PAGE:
“as soon as people see that they look good on screen, they start to relax a bit”
Once we start shooting, we take frequent breaks to review the images on a large screen so that we can see what works and what doesn’t. This is a great way to build trust—as soon as people see that they look good on screen, they start to relax a bit. Getting people over that initial threshold is very rewarding for me as a photographer. A shoot usually lasts 1.5—2 hours. With some people it is jam-packed and I might shoot 500 images, with others it is a slower-paced thing with more talking between shots. I adapt to the person and I’m constantly monitoring the rhythm of the shoot so that we don’t run out of steam.
What are your typical post-production steps for retouching your photographs?
I shoot tethered into Canon’s DPP software. I know it’s not particularly well regarded, but I like that I can create custom colour profiles and apply lens corrections as I shoot so that what we see on screen is close to the finished image. For now I use Canon DPP as my asset manager, but I am looking forward to Affinity bringing out a DAM in future.
I handle the RAW conversion in DPP and then go to Affinity Photo for all subsequent processing. Because I love soft light, I often have the edge of a modifier in frame when I shoot. So the first step is to remove that and, if necessary, even out the background. Affinity makes this very easy. The next step is a general clean up of the subject—dust on clothes, stray hairs, temporary blemishes, etc. Then I use frequency separation layers to deal with any uneven skin tones and dodge/burn layers to enhance the overall contrast. For headshots the retouching needs to be very light.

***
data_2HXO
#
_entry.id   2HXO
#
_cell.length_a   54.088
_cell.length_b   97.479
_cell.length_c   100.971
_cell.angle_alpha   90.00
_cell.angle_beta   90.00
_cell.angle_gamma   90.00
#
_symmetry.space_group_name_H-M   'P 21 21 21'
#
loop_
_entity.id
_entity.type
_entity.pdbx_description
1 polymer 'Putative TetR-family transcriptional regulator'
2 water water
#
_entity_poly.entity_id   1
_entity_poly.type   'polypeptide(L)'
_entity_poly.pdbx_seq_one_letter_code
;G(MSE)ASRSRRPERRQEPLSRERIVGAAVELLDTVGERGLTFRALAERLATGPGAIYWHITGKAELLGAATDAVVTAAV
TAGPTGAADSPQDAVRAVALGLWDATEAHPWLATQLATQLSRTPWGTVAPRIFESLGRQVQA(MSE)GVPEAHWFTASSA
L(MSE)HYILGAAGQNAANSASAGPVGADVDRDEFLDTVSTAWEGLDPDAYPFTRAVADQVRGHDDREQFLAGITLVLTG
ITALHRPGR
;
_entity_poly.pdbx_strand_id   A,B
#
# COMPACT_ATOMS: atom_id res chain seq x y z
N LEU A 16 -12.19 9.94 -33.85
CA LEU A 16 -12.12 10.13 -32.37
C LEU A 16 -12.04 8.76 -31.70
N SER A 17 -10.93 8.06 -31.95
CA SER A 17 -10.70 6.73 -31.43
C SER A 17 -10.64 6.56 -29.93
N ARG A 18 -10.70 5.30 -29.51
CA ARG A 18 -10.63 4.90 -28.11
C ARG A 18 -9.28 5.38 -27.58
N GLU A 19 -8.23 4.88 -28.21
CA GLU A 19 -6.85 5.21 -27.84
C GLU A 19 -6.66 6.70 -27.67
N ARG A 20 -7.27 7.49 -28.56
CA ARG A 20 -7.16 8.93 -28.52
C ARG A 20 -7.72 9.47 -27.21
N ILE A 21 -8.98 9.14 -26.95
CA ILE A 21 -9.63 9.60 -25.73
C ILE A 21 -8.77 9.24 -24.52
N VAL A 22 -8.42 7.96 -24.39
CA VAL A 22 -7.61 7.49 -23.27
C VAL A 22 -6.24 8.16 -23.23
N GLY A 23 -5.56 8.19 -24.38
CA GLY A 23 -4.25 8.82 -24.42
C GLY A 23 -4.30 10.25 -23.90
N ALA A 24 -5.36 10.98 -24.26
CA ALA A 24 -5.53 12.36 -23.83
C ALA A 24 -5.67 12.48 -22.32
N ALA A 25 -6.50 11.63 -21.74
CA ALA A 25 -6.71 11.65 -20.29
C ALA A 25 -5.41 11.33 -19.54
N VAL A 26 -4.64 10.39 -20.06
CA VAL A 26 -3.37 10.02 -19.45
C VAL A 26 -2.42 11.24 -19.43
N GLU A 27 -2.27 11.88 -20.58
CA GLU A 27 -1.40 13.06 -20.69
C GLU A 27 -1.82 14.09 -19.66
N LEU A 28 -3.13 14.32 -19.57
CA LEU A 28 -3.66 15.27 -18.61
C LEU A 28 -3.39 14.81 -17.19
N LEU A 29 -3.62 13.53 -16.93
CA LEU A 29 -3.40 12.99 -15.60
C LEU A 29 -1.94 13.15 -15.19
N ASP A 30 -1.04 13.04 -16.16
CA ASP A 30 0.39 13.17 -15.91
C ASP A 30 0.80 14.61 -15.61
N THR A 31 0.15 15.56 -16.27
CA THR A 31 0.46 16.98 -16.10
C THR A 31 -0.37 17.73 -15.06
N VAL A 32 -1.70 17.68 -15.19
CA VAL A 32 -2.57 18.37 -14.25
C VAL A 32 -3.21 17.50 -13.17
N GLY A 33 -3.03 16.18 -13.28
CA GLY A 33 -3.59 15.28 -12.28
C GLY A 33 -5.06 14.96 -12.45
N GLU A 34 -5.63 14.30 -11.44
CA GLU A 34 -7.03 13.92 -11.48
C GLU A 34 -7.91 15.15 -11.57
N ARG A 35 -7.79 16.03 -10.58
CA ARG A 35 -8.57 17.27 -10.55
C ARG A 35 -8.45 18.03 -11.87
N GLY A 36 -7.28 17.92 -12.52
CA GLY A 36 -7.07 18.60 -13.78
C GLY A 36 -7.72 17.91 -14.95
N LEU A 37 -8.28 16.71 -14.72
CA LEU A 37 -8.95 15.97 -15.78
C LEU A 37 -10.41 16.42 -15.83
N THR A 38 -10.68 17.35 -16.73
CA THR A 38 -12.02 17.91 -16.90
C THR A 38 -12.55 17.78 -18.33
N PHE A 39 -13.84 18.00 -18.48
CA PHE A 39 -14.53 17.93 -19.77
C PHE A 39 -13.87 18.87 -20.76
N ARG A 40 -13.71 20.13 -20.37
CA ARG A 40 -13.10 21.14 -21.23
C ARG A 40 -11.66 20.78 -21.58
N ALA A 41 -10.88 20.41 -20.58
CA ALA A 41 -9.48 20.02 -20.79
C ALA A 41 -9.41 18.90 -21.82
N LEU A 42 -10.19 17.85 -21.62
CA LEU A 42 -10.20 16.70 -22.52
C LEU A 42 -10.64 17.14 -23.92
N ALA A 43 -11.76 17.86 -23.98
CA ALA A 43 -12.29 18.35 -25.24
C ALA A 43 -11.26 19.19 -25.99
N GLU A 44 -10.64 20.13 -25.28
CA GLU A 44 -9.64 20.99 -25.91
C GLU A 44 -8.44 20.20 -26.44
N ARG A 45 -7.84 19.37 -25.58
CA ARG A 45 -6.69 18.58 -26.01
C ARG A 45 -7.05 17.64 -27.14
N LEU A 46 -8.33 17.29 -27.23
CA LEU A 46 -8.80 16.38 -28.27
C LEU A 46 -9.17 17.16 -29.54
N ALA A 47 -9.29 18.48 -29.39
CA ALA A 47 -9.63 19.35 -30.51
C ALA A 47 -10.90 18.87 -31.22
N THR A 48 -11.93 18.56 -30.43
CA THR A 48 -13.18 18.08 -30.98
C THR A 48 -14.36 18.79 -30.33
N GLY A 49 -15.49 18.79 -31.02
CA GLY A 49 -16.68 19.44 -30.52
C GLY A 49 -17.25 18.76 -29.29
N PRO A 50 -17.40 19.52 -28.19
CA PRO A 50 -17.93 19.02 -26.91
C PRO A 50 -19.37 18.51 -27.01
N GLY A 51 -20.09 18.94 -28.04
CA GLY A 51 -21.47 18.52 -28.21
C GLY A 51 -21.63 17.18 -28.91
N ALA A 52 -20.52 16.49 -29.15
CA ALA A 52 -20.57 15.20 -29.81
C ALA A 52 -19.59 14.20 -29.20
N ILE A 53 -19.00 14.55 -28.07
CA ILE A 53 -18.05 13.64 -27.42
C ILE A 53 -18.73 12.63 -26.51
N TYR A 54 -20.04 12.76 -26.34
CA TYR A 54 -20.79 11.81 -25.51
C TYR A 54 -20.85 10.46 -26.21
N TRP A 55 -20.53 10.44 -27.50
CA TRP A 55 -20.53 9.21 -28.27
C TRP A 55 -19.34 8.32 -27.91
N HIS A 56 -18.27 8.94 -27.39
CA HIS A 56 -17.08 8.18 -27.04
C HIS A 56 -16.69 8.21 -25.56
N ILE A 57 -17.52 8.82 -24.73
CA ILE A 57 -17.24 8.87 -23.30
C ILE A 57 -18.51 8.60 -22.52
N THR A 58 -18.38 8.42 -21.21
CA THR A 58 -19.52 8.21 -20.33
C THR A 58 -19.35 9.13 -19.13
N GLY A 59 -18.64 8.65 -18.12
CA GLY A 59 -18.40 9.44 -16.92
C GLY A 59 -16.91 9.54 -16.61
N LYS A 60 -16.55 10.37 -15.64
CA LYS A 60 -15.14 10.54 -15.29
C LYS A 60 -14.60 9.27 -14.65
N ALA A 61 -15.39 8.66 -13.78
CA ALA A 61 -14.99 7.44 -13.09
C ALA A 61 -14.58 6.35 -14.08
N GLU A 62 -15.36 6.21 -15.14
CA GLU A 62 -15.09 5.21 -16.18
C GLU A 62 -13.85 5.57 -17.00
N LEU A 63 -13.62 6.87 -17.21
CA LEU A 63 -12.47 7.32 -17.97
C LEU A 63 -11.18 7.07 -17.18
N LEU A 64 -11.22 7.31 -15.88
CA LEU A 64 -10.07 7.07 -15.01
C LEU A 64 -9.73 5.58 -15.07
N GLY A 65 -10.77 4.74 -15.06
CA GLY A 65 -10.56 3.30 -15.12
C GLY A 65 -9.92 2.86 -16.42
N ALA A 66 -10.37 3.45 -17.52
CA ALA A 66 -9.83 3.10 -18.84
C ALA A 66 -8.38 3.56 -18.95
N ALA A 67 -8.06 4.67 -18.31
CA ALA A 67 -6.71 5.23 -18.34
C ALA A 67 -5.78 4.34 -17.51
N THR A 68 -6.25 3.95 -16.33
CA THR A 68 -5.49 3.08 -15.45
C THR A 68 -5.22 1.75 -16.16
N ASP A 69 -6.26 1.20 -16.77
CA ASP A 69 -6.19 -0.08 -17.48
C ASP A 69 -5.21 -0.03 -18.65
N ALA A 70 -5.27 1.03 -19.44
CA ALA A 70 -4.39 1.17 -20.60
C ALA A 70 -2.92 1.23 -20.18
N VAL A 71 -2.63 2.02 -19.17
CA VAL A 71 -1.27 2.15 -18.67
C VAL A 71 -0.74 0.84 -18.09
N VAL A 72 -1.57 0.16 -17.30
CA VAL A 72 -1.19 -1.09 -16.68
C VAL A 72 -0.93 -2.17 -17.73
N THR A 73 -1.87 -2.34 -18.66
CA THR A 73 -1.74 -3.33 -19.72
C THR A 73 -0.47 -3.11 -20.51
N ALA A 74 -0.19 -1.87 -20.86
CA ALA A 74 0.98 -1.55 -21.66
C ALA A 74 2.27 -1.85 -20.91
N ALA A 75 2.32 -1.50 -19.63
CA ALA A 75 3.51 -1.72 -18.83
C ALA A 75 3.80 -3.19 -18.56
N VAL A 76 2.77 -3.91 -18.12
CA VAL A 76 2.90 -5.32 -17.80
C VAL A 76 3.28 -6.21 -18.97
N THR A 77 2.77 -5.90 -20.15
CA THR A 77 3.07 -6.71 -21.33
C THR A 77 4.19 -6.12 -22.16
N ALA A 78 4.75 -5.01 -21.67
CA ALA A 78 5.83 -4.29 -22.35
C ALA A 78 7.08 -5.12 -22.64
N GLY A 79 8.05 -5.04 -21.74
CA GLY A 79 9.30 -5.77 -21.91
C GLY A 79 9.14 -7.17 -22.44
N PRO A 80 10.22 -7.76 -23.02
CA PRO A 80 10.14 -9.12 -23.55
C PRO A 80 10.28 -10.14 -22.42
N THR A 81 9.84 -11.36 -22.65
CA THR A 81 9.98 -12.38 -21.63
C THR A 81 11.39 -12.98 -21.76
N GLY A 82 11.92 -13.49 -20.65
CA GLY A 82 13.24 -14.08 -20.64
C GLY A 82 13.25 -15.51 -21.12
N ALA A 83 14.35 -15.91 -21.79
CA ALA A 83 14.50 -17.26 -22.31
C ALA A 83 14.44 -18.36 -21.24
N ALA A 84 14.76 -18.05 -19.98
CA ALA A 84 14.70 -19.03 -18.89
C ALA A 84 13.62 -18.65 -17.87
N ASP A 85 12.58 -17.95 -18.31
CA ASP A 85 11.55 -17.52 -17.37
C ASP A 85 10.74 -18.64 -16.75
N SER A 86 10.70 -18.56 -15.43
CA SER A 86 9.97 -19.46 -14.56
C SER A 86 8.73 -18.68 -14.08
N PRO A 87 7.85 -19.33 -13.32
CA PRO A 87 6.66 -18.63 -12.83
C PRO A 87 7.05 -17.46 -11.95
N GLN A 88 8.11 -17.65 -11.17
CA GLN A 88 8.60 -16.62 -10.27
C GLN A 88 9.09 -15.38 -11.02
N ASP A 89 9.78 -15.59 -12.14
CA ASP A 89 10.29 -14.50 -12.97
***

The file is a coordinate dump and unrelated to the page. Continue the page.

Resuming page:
“For headshots the retouching needs to be very light.”
How did you discover Affinity Photo and what inspired you to start using it?
I don’t remember how I found out about it, perhaps through Aperture Expert (now photojoseph.com). I used to use Apple’s Aperture as a DAM and had tried On1, DxO and various others but never settled into a regular workflow. I didn’t want to go with a subscription option.
So when Affinity popped up and I saw the price, I thought “why not?”. It was very easy to get going, and I used the forum to get additional pointers on how to use it, along with video tutorials on YouTube. Quite quickly it became a regular part of my workflow and so far I have found that my own ability is the only limitation to what I can do with it.
What features/tools in Affinity Photo do you find most useful?